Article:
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Module 1: Three-Parameter Viscoelastic Models

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Three-Parameter Model Equations

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Three—Parameter Model Equations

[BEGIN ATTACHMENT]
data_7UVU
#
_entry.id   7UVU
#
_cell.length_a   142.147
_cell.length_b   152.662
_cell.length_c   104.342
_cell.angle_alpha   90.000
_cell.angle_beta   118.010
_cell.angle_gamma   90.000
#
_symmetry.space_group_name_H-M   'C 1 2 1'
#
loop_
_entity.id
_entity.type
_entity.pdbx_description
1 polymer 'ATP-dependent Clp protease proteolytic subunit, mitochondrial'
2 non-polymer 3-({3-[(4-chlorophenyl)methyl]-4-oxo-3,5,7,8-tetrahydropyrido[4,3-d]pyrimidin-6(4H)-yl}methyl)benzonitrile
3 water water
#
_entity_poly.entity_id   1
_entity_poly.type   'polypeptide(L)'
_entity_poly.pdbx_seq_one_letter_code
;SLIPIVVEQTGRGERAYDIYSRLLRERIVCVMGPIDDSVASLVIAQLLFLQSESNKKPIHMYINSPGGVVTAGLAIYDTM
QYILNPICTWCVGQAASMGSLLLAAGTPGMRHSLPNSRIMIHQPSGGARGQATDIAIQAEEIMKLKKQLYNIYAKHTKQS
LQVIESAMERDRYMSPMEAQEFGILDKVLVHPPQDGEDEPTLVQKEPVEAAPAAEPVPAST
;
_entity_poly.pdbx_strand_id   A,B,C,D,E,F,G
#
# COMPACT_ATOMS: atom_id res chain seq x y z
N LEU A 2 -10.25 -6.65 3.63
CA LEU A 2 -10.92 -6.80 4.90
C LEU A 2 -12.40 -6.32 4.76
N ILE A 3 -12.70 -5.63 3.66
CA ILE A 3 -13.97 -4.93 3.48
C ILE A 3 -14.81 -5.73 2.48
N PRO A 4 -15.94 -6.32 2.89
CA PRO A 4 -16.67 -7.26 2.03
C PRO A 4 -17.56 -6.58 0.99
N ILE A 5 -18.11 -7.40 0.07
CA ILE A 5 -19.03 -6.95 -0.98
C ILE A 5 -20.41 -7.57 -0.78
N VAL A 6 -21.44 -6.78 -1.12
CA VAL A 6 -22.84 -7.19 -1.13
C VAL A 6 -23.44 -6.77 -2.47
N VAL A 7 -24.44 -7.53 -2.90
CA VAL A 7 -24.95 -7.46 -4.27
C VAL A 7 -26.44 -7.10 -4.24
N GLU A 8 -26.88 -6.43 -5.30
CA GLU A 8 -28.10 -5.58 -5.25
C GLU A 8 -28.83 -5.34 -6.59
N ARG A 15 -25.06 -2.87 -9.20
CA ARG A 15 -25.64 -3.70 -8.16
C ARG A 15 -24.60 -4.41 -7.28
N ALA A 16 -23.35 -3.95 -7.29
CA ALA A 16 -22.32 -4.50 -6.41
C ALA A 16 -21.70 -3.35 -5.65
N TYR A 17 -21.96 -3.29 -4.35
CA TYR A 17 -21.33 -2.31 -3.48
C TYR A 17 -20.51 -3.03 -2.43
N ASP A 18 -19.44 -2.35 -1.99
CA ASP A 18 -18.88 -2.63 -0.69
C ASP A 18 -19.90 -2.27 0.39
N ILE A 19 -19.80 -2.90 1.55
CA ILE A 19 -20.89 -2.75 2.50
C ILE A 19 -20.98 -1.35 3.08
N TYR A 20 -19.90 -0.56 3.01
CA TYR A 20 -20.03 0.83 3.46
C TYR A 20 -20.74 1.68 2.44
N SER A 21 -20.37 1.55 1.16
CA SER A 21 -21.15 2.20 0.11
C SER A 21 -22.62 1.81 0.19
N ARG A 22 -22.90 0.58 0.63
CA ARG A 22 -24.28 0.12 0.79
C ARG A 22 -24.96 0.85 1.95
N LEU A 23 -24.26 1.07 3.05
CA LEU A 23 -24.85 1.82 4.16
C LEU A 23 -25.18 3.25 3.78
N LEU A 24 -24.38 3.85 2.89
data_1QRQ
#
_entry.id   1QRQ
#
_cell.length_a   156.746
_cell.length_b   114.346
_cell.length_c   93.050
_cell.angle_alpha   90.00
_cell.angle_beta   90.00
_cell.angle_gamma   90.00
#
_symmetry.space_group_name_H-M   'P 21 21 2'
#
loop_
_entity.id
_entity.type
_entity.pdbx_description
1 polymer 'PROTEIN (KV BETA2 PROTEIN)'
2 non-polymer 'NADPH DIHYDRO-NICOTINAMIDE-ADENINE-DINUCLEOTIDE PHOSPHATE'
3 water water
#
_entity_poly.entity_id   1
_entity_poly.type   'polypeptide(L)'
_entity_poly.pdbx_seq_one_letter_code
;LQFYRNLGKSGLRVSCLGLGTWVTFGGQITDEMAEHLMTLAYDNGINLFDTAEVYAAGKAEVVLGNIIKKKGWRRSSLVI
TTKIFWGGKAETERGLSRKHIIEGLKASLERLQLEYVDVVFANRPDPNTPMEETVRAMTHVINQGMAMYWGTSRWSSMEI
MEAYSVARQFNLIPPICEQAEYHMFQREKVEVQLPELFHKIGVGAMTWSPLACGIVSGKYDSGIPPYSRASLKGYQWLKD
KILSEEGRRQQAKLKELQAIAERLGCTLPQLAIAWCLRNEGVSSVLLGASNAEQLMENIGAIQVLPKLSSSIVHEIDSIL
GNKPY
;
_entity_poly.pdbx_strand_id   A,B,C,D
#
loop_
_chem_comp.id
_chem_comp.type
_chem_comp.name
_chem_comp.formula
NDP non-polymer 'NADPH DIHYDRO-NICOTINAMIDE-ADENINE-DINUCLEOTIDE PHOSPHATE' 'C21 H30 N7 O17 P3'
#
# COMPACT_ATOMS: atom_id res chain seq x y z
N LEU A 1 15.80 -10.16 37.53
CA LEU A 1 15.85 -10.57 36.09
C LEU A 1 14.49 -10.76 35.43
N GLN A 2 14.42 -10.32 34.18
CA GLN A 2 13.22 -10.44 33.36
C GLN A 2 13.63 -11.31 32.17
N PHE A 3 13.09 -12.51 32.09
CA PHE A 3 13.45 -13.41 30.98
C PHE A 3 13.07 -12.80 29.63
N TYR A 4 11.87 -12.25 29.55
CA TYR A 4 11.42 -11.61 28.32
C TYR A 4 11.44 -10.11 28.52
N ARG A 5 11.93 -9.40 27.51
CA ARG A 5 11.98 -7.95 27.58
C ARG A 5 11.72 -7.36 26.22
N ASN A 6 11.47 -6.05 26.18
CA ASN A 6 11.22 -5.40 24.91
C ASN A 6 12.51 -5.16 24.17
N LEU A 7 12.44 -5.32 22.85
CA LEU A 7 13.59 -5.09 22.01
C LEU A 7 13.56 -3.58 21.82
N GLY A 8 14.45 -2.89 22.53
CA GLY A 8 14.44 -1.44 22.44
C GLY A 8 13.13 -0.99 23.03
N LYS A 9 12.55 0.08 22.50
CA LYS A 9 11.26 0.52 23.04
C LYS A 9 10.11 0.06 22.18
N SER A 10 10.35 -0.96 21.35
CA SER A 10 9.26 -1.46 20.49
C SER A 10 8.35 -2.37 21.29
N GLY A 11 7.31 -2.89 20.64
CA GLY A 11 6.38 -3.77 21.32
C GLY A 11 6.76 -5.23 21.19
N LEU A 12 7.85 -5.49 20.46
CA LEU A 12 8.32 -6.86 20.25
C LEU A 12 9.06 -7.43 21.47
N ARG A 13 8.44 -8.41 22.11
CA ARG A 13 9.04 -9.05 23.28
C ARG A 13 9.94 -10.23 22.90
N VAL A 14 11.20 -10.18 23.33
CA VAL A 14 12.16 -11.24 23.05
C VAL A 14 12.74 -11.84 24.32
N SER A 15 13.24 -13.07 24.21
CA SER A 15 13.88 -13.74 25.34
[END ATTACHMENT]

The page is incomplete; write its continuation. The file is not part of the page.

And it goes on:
So welcome back to another lecture on introduction to soft matter, we were discussing last time, the constitutive equations and the solutions, right. So, we left off at a certain place, where we were looking at the Creep response for the material and its solution. The Creep response for a very, we framed the entire question in the form of a very generic ordinary differential equation and we replaced the constants from the model with just simple coefficient ?0, ?1, ?0, ?1and why that we did that, it will be clearer to you as we go through the different solutions, right. For the time being that is what we have done we have ordinary differential equation where we have these coefficients.(Refer Slide Time: 1:28)And then we have tried to solve for different cases and we had solved for the Creep response function and you had seen that we get a very nice equation here for the Creep in terms ?(?)=?∞+(?0−?∞)?−?/?0 was a ?0 and the ?0 seems very familiar to us, the expression for this particular characteristic timescale associated with this.(Refer Slide Time: 1:51)So, where we left off is, we said that we will look at the Creep response and that has a very similar formulation, you have the stress and the stress is now in the form of a Heaviside function. When you take the Laplace of that you end up getting ?(?)=???. And we have seen that this is the governing equation that we are trying to solve. So, if you take the Laplace of this on both sides, then you end up with this particular expression ?(?)(?0+?1?)=?(?)(?0+?1?). And so, what we want to do now is we want to replace the value of ?(?) with what we have got.(Refer Slide Time: 2:32)So, that gives us, so, let us carry up from where we left off. So, we are trying to find out the expression for the Laplace of the strain function. So, now we have, we can write this as ?(?)=???⋅?0+?1??0+?1?. So, we this is something that is familiar to us now, this is in the form of a rational fraction, we have to convert it into simpler factional forms, so that we can take the Laplace inverse.And to do that, what we are going to do is I am going to convert the two the numerator and denominator in a form that is in a s plus constant type of form. So, if I have to do that, I will convert it to something like this ?(?)=???⋅?+?0?1?+?0?1⋅?1?1.(Refer Slide Time: 3:53)So, now let us say we have ?? and this open a bracket. So, let us take this term s and the let us take the numerator term by term, so you will end up with ?(?)=??(?1?1⋅1?+?0?1+?1?1⋅?0?1⋅1?⋅1?+?0?1), so this is, these two cancel out this is now ?(?)=??(?1?1⋅1?+?0?1+?0?1⋅1?⋅1?+?0?1). Now, what I want to do is I want to expand this particular term into something else.So, this particular term if I can simplify this is a multiplication, but I can probably write this as some 1 by s minus, so I am just looking at this particular top here. So, this can be written as, ?+?0?1, but when you do that there will be an unbalanced term in the numerator, so, I have to get rid of that and to do that, I have to multiply it with ?1?0.(Refer Slide Time: 5:24)So, here I will have ?1 and here I will have ?0. So, when I insert this back into the previous equation, we have plus, when you simplify this, what you will end up with is, so this ?1 will cancel with this one. So, you will have ?0?0(1?−1?+?0?1), okay, the bracket ends somewhere else, this bracket ends maybe I and then this entire thing where entire bracket ends.(Refer Slide Time: 6:16)So, now, my ?(?) is equal to this, so that implies that if I divide so by ?(?)?? is equal to this nice little expression, I will now on this side I what I will do is I will bunch the different terms. So, we have ?(?)??=?0?0⋅1?+1?+?0?1(?1?1−?0?0).So, when you take the Laplace inverse, this ?? here is a constant, so, when you take the Laplace inverse of this, you will end up with this is by the way, ?(?). So, when you take the Laplace inverse, so taking, so taking the Laplace inverse of both sides, you have ?(?)=?0?0+(?1?1−?0?0)?−(?0/?1)?So, we know that the Laplace inverse of 1? is just 1, and here you have this is just a constant. So, this will be retained, by the way Laplace operator is a linear operator, so when you have sums like this, you can always take the inverse of these terms individually and add them up and that is the Laplace inverse of the entire sum and this is ?(?)=?0?0+(?1?1−?0?0)?−(?0/?1)?So, I can, so if I say that this term is some ?∞. So, if I denote ?0?0=?∞then this is again some ?∞ and then I denote this by ?0, then I can write this entire thing in the same form that I had written before, in form of somethat this ?(?)=?∞+(?0−?∞)?−(?0/?1)?. Now, so let us take a look at what these forms look like. So, ?∞=?0?0 and we had earlier introduced a term called ?∞when we are discussing the relaxation function.(Refer Slide Time: 9:10)So, let us quickly take a look at what ?∞ was. So, ?∞was ?0?0, and the ?∞ is ?0?0 .(Refer Slide Time: 9:23)So, ?∞ is the exact opposite. Note now, that ?∞=?0?0and it is exactly the inverse of ?∞. Is it clear? Maybe I will just rewrite this thing.(Refer Slide Time: 9:54)And we have seen before that ?0 was greater than ?∞. So, similarly, so this is the second term here was ?1?1and this was ?0.(Refer Slide Time: 10:09)